NEW YORK (Reuters) - Sugar is being unfairly blamed for obesity problems in the United States at a time when per capita consumption of sweeteners has declined over the past decade, the head of an industry group complained on Wednesday.
Andrew Briscoe, the president and chief executive of the Sugar Association Inc., told Reuters linking sugar to obesity is misleading because most of the sweeteners used in the beverage industry are from high fructose corn syrup (HFCS).
“There has to be a scapegoat,” said Briscoe, adding elimination of physical education programs in schools shares part of the blame by keeping children inactive.
Briscoe said that according to data from the U.S. Agriculture Department and the Centers for Disease Control, U.S. per capital sugar consumption has fallen 40 percent since 1970.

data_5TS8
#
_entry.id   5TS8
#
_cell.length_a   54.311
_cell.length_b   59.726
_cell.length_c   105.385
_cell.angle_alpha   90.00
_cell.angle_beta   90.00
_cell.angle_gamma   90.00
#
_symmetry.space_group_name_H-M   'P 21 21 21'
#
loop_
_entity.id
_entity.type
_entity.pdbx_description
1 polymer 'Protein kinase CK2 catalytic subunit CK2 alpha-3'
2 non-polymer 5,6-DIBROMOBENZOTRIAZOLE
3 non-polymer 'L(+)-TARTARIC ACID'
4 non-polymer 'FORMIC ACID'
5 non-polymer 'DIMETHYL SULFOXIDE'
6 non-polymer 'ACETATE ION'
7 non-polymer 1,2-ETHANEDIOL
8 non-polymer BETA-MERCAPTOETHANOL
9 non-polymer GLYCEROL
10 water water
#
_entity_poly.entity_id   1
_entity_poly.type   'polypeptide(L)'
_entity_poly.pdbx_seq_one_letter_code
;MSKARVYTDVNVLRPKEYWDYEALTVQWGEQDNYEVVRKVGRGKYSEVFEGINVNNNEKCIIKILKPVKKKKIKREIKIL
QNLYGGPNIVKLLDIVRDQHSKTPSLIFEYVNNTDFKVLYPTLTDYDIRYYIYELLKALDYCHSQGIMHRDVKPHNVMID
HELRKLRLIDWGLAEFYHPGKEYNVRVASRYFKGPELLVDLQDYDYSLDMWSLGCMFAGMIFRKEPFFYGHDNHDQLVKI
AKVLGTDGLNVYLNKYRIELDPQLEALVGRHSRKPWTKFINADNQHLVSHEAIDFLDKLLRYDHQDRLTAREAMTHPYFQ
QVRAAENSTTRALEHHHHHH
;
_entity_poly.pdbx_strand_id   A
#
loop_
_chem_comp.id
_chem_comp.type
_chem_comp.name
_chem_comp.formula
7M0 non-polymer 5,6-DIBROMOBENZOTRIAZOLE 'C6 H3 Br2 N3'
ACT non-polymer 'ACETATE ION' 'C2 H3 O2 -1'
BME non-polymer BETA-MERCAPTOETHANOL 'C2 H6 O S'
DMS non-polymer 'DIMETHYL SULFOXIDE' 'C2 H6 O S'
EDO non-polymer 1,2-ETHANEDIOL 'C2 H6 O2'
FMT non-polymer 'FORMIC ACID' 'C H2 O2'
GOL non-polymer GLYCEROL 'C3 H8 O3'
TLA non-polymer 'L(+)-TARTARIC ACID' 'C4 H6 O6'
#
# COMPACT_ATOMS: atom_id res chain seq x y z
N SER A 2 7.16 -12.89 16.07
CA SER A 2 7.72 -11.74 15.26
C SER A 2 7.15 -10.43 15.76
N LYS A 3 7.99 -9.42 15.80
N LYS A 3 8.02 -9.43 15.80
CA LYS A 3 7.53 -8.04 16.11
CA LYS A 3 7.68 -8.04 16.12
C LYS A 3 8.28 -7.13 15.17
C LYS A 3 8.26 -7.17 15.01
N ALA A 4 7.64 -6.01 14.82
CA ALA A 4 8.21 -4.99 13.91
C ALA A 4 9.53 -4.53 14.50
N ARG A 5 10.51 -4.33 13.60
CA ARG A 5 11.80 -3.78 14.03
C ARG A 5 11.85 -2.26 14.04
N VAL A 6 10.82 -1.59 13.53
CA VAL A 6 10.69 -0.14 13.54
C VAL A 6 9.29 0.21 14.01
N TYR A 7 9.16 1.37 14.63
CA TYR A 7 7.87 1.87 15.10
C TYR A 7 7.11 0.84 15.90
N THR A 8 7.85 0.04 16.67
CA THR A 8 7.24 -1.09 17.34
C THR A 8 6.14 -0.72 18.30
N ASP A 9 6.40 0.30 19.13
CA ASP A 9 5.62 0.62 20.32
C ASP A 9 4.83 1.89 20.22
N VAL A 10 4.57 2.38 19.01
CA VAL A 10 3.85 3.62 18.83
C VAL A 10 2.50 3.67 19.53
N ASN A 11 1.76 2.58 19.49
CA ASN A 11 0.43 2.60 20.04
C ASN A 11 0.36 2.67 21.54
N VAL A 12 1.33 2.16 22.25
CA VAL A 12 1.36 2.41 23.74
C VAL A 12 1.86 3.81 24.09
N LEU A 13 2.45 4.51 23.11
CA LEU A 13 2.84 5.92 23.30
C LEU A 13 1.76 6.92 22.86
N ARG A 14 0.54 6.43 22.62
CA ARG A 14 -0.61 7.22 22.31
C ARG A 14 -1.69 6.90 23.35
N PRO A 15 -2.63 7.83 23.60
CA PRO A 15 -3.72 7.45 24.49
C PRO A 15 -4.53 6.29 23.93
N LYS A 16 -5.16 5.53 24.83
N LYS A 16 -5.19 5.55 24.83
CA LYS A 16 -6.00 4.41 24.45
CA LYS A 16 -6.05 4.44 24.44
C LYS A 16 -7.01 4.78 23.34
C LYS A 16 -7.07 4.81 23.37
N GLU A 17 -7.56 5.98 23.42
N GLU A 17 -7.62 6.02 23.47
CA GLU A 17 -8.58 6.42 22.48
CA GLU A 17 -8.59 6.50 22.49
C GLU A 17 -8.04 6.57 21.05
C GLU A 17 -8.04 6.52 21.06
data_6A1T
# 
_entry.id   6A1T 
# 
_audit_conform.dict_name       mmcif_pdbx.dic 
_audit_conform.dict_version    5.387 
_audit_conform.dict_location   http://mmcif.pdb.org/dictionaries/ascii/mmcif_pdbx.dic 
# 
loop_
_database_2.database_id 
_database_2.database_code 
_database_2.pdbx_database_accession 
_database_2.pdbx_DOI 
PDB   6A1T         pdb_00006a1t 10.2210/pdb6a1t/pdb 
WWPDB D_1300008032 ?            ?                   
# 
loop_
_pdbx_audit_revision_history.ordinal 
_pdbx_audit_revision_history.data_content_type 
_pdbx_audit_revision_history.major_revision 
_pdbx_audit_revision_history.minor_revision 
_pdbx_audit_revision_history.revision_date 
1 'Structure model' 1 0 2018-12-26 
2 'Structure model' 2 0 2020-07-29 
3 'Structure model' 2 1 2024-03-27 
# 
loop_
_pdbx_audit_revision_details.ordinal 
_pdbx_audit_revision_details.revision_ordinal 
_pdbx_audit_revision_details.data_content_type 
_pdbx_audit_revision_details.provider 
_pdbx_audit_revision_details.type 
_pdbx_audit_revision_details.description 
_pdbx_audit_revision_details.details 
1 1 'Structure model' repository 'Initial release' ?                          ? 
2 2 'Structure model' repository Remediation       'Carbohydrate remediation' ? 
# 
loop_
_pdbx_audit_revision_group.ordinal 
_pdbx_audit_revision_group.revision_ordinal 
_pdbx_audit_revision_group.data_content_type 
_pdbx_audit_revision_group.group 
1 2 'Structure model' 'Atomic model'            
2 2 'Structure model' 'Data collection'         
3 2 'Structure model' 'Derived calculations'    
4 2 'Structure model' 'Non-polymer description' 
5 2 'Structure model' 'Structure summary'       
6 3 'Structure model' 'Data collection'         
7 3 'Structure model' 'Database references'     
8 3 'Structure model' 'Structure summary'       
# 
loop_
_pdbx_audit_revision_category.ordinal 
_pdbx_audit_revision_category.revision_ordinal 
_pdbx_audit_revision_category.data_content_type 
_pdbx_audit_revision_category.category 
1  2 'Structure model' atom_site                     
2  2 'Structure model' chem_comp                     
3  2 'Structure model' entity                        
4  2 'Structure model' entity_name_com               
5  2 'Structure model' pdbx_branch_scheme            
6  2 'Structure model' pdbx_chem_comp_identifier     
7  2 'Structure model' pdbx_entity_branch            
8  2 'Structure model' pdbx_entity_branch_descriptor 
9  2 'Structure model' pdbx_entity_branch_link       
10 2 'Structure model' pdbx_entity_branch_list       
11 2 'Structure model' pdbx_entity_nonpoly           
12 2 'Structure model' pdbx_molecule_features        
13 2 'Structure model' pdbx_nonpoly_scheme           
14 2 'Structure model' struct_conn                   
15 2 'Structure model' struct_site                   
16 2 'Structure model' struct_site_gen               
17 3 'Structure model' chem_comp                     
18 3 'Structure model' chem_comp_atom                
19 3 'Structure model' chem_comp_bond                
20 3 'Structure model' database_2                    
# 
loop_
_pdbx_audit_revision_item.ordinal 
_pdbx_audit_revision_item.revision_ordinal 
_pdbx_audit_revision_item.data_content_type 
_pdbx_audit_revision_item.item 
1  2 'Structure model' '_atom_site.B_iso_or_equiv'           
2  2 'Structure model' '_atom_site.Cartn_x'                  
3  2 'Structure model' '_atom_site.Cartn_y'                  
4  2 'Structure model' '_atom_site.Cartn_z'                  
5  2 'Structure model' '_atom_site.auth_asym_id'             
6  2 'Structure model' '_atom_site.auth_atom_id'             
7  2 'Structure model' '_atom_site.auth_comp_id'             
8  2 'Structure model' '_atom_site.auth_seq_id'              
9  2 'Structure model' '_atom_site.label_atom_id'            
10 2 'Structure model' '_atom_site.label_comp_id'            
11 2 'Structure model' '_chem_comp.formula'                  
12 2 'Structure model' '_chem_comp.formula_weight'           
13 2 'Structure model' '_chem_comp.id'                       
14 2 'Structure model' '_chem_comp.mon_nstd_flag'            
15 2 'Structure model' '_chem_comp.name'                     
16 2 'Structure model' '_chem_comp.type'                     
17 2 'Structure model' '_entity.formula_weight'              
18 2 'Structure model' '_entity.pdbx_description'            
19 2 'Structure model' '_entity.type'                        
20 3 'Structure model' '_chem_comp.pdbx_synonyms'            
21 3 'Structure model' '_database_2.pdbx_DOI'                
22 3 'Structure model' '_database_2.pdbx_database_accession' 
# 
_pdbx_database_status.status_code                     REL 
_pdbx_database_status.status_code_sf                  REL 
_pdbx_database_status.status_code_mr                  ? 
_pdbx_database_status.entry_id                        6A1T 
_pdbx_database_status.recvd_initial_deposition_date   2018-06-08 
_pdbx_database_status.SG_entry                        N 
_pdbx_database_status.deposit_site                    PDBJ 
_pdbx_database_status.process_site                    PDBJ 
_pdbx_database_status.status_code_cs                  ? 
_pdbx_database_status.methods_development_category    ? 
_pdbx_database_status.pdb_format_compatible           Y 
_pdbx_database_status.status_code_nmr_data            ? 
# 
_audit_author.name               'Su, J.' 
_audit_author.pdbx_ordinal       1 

“Sugar is not part of the problem,” he said.
The Sugar Association tracks U.S. sugar consumption and has been trying to fight off attempts to link the sweetener to surging obesity rates among children in the country.
U.S. public health experts have called for taxing sweetened soft drinks as a way to cut consumption of beverages.
The Sugar Association said in a statement that less than 5 percent of all U.S. sugar deliveries go to the beverage industry.
The consumption of HFCS in 2008 stood at more than 5.0 million metric tons in 2008, nearly 15 times more HFCS than sugar used in beverages, the Group said in citing USDA figures.
An official of the group said they are not blaming HFCS or corn syrup since the consumption of all sweeteners has declined over the preceding decade.
“Caloric sweeteners across the board (HFCS included) is down 9.7 percent over the last 10 years while the obesity rates have continued to rise,” the official said.
“The data simply doesn’t back up that caloric sweeteners are the cause for the obesity epidemic in this country,” the official concluded.
Reporting by Rene Pastor
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